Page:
UCC delegates in D.C. inspired by call to justice during March on Washington anniversary
Written by Anthony Moujaes August 29, 2013
Thaddaeus Elliott, the Rev. Ken Brooker Langston, the Rev. Rita Nakashima Brock and the Rev. Sarah Lund in Washington, D.C.
Much like the Rev. Martin Luther King let his faith guide him to inspire tens of thousands of people to call for equality in 1963 during the March on Washington, D.C., the same is likely true today for people of faith. Those from the United Church of Christ who traveled to Washington to mark the march's 50th anniversary were reminded just how powerful faith can be combined with a call to justice.
"My faith and social justice are very intertwined," said Thaddaeus Elliott, a member of Plymouth Congregational UCC in Miami, who attended the anniversary event on behalf of the Florida Conference of the UCC. "I believe our faith calls us to be active much in the same way Martin Luther King and Andrew Young and Al Sharpton were called to be active, to work toward justice and driven by their faith."
Elliot attended Wednesday's commemoration of the March on Washington For Jobs and Freedom with the Rev. Sarah Lund, regional minister for the Florida Conference of the UCC, and with Disciples of Christ ministers the Rev. Rita Nakashima Brock and the Rev. Ken Brooker Langston.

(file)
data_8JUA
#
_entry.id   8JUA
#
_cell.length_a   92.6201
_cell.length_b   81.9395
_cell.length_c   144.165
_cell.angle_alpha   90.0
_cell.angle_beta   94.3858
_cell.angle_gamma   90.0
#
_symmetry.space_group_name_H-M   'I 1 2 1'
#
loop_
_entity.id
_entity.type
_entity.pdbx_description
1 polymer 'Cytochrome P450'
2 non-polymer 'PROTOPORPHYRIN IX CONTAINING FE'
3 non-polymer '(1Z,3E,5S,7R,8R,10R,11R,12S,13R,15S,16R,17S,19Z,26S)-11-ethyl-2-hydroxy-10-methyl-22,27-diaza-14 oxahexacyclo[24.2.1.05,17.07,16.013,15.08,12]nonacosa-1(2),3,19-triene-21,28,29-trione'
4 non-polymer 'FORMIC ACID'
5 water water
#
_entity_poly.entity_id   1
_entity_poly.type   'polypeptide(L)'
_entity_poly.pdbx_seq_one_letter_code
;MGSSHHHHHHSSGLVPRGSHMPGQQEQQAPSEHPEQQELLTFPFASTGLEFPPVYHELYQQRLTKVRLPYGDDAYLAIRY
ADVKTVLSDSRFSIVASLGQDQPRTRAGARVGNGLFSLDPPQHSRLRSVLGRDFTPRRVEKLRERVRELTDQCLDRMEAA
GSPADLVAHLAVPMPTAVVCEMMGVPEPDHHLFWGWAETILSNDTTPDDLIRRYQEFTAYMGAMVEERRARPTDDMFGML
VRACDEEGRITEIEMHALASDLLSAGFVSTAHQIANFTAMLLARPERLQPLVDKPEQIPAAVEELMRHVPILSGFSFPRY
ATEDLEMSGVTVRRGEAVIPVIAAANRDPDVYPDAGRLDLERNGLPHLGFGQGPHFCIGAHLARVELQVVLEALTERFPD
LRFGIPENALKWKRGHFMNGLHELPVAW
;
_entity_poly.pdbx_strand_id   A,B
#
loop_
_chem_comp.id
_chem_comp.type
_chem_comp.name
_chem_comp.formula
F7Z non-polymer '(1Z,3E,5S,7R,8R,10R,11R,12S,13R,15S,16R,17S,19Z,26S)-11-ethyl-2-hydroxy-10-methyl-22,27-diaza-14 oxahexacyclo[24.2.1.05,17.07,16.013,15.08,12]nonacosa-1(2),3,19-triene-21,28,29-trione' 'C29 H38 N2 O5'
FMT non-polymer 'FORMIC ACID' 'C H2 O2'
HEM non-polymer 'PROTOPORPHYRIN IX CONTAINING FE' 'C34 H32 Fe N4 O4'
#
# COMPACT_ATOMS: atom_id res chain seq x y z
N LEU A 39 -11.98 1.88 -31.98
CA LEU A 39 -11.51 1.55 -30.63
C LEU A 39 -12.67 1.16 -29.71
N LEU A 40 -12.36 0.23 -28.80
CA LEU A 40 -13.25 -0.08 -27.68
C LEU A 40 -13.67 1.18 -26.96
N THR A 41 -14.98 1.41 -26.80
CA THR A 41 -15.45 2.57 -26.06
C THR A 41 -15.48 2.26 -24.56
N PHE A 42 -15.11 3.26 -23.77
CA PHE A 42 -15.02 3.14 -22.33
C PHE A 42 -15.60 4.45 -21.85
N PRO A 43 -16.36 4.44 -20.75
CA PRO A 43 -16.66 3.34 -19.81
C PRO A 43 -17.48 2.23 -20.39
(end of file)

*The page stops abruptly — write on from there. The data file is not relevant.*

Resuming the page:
Elliott grew up in Cleveland while his parents worked for the UCC's national office. He recently graduated in Northwestern University, and served on the student ecumenical partnership team as a UCC representative.
"You sensed it was a historic moment for the March and what that means in today's world," said Elliott, who had visited Washington, D.C., before, but never experienced it the way he did this week. "I've been to D.C. on school trips, and I've seen the Lincoln Memorial, but being in that context and being there with Dr. King's family, and President Carter, President Clinton and President Obama, with celebrities, it changed the mood."
The group listened as speakers touched on how the country has progressed since 1963, opening the door to African Americans in education and employment opportunities. But at the same time, the nation has backpedaled, including a recent decision by the Supreme Court to strike down part of the Voting Rights Act as unconstitutional, potentially jeopardizing equal voting opportunities at the polls.
"For me growing up, Oprah Winfrey was one of the first black female role models in my life," said Lund, who watched Winfrey's show with her mother after school. "I really enjoyed hearing her speak of King's legacy, of the continued call for all of us to work together as a community to do this work, and that each one of us can make a difference. She said, ‘Not everyone is going to be famous, but each of us can help someone.'"
Lund also added how the words of Fred Maahs were powerful, but also ironic in one sense. Maahs is the chairperson of the board for the American Association for People with Disabilities.